It turned out I was less than a mile from the finish. I limped over a few more rollers and rattled down the bike path to the home stretch. I’d covered 22 miles with 4,000 feet of climbing – not necessarily epic stats, but numbers that put a hurt on me nonetheless.
Finishing was all I had set out to do, though preferably not last, among what seemed like a pretty fast field of mountain goats. The mountain goat on my kit is still aspirational. I later found out I beat one guy in the open category and a few others in the overall, which brought some small sense of satisfaction. So too did the chill camaraderie in the start corral, the encouragement from racers and volunteers, and the unique bond between strangers that happens when you’re both fighting the relentlessness of gravity.
For better or worse, I have seldom entered a bike race hoping for a top result. To me, the challenge to myself is the thing, finding my limits and seeing if I can go beyond them. If I do get a result, great. If not, it was time to go anyways.
That was certainly true of the Firebird, which tested me in new ways. I felt like it almost broke me, and it definitely prompted serious fears about the Breck Epic. But after some food, a shower, and a beer, I realized that it also sparked a deeper motivation to prove to myself that I can do it. That, over the next 55 days or so, I can train harder, prep smarter, and eventually ride the way I want.
Some healthy doubt remains. But strangely, making it through a tough day inspired a sense of confidence that I’d been lacking at the start line.
The next day, I went out for an easy spin on my road bike. My hip and knee and shoulder were a little sore from the crashes, but I felt fine otherwise. I felt like I’d recovered relatively well. And I felt a little more ready for the challenge to come.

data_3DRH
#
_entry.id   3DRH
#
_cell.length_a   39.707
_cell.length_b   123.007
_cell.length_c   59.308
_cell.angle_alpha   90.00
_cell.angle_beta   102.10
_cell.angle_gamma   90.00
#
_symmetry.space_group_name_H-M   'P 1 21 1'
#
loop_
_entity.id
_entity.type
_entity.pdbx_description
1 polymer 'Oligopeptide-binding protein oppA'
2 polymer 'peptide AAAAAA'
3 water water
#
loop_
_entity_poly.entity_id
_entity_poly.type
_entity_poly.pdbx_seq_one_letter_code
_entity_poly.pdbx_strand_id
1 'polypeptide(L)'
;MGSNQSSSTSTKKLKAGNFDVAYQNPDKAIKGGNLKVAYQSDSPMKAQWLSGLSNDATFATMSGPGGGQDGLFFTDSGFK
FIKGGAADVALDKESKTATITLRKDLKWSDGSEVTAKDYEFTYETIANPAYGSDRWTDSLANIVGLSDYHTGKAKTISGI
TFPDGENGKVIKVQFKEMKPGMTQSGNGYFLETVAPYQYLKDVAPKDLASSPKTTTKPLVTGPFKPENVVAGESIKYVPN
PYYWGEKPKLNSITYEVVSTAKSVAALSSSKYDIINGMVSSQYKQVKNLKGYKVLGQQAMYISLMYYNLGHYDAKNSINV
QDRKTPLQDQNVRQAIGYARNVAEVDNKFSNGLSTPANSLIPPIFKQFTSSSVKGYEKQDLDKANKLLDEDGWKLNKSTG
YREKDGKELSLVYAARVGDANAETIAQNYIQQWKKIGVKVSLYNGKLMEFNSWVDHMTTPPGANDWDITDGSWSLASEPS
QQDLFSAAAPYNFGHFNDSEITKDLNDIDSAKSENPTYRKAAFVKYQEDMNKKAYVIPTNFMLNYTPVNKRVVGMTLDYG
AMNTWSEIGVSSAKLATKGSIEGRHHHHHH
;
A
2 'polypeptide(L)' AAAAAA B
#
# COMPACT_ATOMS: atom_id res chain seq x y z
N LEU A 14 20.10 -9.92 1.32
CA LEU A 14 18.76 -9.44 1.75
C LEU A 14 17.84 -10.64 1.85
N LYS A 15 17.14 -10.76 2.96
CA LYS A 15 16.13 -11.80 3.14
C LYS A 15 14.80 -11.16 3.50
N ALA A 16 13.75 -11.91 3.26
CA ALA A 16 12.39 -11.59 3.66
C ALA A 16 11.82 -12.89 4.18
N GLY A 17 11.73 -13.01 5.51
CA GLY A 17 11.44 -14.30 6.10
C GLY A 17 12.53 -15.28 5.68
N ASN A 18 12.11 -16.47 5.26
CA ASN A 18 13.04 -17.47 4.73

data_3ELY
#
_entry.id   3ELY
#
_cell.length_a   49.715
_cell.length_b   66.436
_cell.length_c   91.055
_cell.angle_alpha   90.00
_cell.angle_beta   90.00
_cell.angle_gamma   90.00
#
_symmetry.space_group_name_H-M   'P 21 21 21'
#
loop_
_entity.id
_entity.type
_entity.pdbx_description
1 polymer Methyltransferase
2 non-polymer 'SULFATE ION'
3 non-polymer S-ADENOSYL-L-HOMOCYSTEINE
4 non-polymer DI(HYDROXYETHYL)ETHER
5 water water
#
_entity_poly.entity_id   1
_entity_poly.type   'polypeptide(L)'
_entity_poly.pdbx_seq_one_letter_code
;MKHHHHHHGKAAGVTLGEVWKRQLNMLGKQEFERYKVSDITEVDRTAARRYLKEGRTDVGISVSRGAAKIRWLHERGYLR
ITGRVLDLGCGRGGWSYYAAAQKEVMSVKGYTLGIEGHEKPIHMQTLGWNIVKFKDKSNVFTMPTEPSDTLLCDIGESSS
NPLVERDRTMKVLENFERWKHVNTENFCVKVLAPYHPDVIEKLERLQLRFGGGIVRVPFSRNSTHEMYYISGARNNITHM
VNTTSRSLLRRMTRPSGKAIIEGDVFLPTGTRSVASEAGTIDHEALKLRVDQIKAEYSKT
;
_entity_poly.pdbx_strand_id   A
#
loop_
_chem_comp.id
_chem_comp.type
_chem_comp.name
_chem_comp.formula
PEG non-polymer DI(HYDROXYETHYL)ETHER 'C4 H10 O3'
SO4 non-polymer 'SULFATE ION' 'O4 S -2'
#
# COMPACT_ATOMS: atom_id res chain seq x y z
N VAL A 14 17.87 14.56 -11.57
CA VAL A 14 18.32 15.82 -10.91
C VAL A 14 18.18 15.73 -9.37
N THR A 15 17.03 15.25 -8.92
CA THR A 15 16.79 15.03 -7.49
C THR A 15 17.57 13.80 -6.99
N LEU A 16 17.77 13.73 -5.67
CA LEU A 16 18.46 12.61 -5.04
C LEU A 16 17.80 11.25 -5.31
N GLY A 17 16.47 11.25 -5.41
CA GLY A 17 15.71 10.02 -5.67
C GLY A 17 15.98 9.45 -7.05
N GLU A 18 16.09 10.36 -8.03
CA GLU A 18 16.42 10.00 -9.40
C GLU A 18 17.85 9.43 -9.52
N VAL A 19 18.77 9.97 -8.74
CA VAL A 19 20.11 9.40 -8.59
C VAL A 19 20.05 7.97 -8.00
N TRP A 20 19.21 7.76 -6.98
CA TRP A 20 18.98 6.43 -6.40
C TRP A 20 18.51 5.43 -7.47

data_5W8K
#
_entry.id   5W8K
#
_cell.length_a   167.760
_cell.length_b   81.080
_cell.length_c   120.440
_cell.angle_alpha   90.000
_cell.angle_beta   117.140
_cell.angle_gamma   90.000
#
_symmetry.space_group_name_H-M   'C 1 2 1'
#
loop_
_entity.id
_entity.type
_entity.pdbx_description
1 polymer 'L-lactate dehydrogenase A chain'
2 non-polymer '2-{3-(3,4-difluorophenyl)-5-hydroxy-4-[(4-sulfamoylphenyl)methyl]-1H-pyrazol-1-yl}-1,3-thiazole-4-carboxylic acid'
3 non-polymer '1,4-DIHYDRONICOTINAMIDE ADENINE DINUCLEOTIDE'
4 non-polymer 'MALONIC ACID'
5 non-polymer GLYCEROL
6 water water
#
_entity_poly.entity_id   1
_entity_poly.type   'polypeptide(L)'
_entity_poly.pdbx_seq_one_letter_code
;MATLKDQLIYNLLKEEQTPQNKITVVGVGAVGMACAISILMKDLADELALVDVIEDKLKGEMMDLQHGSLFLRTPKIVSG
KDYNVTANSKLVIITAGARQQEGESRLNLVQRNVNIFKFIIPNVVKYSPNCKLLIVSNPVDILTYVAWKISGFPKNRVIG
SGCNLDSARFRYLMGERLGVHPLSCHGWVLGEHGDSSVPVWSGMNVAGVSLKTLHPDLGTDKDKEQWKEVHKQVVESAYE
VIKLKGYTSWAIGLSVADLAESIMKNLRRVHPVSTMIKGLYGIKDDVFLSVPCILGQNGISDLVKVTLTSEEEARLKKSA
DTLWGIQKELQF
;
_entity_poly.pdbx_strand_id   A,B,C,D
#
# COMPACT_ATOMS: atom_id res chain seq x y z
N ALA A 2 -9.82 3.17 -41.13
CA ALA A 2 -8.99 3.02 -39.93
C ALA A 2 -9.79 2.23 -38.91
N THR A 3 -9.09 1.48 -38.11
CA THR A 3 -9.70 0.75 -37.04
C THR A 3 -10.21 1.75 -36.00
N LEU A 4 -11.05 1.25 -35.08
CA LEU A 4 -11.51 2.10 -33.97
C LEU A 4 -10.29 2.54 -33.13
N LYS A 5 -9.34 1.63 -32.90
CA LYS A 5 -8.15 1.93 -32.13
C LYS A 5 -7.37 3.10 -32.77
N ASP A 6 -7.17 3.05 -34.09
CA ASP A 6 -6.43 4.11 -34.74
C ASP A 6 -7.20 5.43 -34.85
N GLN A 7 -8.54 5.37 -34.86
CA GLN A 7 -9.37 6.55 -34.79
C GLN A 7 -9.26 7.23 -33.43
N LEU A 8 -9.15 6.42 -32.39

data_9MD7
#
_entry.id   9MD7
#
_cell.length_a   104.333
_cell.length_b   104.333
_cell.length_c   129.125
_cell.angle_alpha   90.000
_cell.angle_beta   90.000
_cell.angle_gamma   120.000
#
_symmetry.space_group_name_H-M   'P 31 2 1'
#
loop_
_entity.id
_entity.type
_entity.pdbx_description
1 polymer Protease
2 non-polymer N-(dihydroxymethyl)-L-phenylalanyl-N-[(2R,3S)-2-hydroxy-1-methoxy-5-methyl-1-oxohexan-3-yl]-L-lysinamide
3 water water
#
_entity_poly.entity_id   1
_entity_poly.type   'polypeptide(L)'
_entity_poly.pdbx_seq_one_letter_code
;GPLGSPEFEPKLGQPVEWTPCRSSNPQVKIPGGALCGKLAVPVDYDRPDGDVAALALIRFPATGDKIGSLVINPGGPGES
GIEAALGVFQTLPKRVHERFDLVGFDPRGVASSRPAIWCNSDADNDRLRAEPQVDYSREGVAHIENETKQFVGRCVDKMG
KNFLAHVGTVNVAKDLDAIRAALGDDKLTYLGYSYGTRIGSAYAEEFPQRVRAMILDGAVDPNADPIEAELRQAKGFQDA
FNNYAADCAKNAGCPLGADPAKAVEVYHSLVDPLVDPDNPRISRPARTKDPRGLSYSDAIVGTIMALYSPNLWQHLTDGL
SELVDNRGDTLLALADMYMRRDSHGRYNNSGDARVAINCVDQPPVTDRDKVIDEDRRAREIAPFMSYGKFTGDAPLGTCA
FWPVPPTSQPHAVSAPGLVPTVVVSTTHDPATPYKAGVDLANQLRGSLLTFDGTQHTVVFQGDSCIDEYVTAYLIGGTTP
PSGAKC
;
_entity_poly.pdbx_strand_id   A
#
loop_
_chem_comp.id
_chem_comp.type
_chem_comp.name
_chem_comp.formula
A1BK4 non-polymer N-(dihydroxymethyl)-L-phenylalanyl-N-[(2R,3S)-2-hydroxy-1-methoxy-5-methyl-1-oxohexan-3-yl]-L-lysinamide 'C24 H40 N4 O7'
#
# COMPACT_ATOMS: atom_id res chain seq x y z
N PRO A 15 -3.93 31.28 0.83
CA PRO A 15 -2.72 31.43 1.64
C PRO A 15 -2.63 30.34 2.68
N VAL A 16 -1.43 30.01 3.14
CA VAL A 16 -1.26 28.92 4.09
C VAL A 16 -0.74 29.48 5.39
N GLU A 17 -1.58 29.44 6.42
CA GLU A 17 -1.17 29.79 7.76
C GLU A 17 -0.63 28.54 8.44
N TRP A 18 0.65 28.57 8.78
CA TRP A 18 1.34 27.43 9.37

And for that reason, the Firebird 40 was exactly the tune up I needed.
Where to even start on a day like this? To put it simply, this is the kind of day that you look forward to on a bike, yet you can never fully prepare for. Lately, it seems, there is the rise of the self-supported bike event/race. But on further thought, is it a rise? Or a reprisal? Almost everyone has heard or read stories of the old Tour de France days of everything being fully self-supported doing whatever it takes to simply finish. Because before it was a race, the Tour really was just a bunch of crazy guys on bikes seeing if they could do the distance/route. So maybe it has come full circle. Maybe the over-abundance of super serious races and events and rides has spawned some people to come up with events like the Native Lands Classic. Not only to showcase an area of a country, but to bring people back to the fundamentals of riding. To spark that inner thought of, ‘that sounds insane, but let’s do it’.
So, apparently, this is how plans/ideations for road trips for amateur bike racing start these days:
<Facebook> “A good friend is running a new event for the first time that is very much in the spirit of what Rodeo is about. 100+++ miles of Oklahoma’s paved roads, flat roads, gravel roads, back roads, hills, oil fields, open pasture land, long horns and tall grass to challenge you. We’ve been invited. Roadeo trip, anyone? https://nativelandsgr.wordpress.com/about/” </Facebook>
The entire road trip logistics to race this event as a team were hashed out on one long stream of collective consciousness comment thread, which atomic mushroom clouded into over 150 comments (now 200), questions, quips, and retorts. I hadn’t road-tripped like this with friends since college, and I was in.